Posted 07. 09. 2020
The new reality, to which companies had to adapt quickly during the coronavirus crisis, will be reflected in their functioning still long after the crisis dies down. This was confirmed by the conclusions of the 9th CFO Congress conference held on September 2, 2020 at the Czech National Bank in Prague. The participation of more than 150 CFOs and other finance and purchasing experts shows that there is nothing to replace the power of face-to-face meetings. Despite the current measures, people want to meet. The contributions were of course influenced by the impact of the Covid crisis and the technological readiness of companies to work from home.
The opening word of the conference traditionally belonged to David Marek, the chief economist of Deloitte. Due to the high degree of uncertainty, in the form of the threat of a second wave of disease and related government measures, the economist avoided the economic forecast for next year. He focused on analyzing the impact of the Covid crisis on the past months and the current situation of the economy. Real GDP growth is at -8% (drop down from 2% last year). He works with a medium scenario, in a pessimistic variant it was estimated even -18%. There have been no significant fluctuations in the CZK exchange rate and David Marek does not expect them. It welcomes the governmental fiscal support until the end of 2020. "This year, the more support there is, the better, it will help more companies survive," says Marek.
Where investments it pay off
The finance director of the Dutch brewery Grolsch, Petra Maričová, continued with her presentation of experience from a sector that has been hit hard by the crisis. The company has proven the sense of investing in the brand in spite the bad times. "The strength of the brand helped us. We had the largest share of TV advertising in The Netherlands during the pandemic period – and it paid off," said Maričová. Flexibility, functional technologies and the ability to use them are the basic pillars that help companies survive challenging times of crisis.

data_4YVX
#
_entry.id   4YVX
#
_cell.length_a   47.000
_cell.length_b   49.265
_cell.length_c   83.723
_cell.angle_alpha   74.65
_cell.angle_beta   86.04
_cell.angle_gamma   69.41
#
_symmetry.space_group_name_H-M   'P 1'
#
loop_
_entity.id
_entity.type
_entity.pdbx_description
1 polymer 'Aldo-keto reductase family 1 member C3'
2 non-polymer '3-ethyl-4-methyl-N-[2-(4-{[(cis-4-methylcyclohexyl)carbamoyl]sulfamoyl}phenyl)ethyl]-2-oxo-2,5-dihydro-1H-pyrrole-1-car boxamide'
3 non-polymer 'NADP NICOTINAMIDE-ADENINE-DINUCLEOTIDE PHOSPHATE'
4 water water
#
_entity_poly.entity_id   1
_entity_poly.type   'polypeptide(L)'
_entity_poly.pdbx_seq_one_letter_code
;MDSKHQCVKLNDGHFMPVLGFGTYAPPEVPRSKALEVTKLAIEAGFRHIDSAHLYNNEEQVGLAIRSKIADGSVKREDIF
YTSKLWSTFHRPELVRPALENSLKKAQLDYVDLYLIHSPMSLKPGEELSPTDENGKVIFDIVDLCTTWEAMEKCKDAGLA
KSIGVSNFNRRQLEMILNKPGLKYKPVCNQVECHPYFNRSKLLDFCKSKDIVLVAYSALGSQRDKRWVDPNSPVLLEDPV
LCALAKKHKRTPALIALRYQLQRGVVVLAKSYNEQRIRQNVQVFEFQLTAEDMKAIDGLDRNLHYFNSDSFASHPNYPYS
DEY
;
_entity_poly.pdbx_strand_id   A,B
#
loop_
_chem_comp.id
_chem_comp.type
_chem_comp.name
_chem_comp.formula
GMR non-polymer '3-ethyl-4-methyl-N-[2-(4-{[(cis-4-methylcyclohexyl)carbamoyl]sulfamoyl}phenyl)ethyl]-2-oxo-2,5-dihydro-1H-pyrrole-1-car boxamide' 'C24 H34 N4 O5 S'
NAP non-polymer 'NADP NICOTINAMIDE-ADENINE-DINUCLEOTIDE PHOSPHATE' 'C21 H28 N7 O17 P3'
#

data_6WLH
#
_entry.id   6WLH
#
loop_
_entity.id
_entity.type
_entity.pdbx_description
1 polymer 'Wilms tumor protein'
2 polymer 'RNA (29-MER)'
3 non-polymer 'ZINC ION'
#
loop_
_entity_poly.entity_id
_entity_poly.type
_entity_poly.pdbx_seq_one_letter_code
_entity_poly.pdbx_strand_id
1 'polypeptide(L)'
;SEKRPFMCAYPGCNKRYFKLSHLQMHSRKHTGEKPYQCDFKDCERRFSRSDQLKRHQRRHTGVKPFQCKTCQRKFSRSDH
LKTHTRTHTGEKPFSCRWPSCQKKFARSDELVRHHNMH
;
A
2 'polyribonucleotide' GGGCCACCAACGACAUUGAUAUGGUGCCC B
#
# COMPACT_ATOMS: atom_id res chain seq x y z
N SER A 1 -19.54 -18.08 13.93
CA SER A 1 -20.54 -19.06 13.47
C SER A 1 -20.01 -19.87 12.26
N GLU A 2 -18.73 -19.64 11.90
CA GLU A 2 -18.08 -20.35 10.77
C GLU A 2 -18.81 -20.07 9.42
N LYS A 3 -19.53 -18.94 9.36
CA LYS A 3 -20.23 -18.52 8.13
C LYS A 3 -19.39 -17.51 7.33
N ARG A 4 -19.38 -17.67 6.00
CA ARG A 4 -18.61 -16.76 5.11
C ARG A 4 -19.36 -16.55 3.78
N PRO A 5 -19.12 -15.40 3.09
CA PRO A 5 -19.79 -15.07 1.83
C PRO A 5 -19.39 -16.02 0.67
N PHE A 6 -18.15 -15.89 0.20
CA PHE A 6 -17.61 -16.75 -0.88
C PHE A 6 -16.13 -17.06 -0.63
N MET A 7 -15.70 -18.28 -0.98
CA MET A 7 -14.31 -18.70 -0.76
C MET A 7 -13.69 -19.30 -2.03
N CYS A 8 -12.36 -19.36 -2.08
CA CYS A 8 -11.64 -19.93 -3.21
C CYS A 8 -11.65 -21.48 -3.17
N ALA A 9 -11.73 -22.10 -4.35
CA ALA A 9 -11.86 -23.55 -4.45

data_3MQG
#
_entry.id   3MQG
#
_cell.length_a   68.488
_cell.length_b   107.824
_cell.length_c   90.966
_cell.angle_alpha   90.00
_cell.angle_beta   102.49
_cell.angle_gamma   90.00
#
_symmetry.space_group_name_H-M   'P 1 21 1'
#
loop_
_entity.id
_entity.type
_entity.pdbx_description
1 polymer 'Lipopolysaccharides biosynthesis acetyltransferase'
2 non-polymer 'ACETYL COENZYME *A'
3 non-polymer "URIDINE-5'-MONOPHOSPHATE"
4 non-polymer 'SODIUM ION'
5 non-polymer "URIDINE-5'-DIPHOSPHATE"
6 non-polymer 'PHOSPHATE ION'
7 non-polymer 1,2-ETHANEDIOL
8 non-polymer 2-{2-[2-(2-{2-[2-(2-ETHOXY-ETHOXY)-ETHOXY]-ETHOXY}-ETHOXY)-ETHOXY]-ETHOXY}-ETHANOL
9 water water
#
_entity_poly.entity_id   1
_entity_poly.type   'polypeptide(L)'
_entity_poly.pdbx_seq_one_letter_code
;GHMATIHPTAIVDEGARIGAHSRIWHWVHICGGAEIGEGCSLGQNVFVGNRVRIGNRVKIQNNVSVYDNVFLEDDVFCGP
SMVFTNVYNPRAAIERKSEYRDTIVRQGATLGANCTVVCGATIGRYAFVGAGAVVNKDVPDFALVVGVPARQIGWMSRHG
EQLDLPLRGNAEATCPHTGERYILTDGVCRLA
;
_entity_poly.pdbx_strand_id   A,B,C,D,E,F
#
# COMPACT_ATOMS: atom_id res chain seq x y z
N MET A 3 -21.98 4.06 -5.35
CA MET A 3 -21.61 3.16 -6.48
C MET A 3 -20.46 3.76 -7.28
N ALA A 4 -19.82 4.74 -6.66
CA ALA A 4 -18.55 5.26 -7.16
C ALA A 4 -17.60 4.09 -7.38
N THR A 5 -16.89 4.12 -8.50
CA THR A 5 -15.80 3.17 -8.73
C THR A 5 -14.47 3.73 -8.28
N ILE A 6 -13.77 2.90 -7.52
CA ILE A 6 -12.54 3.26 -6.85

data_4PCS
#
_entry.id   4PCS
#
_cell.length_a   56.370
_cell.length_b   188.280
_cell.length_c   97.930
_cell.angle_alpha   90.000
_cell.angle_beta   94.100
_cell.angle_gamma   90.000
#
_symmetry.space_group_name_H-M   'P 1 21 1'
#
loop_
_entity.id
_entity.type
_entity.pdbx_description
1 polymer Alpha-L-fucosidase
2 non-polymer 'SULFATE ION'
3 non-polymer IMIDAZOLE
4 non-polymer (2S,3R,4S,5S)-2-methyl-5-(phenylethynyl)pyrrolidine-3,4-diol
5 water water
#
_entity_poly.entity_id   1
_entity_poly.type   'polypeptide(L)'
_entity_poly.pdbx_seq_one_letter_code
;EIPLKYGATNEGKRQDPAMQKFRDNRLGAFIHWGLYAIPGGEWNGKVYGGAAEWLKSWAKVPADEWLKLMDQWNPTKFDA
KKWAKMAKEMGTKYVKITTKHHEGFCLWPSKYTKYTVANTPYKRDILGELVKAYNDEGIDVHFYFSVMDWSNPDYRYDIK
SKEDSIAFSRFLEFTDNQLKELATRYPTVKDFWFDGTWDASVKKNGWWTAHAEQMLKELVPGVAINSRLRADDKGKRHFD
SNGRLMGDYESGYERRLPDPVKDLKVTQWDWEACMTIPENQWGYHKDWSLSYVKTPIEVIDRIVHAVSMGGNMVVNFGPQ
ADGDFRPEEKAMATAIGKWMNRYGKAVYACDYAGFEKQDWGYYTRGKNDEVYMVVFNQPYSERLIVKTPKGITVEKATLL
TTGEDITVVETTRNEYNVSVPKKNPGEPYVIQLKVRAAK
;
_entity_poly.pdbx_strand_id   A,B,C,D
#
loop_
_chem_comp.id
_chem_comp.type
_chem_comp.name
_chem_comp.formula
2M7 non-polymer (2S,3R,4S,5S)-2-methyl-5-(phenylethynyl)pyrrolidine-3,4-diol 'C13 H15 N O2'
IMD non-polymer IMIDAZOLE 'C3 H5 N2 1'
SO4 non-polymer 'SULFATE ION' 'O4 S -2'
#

Lenka Neuvirtová, Director of Deloitte's Audit Department, also touched on the topic of efficient use of the technological capacity of companies. She encouraged companies to evaluate the possibilities of the existing ERP system first before purchasing a new one. "I've often seen that finance employees have good systems, but they don't use them the way they could," she added.
Together with her colleague, Štěpán Vladyka, they refuted the myths associated with finance technologies. For example, they highlighted security concerns about cloud usage. In this case, according to Štěpán Vladyka, this is a trade with trust, similarly as in banking sector. He concluded: "Technology can help you achieve something, nevertheless you still need to build the skill to work with them to be able to choose the app you need most."
Despite the massive introduction of technology into the working processes, the Microsoft CFO Martin Štefík does not lay off people in the company. The specialization of employees is rather changed to bring a higher added value. "We changed the structure of employees, their competencies and roles changed really significantly," he says. He himself cooperates remotely with an international team across continents - he has never met any of them in person. However, a strong technological base, combined with an environment of trust, allows them to work together productively.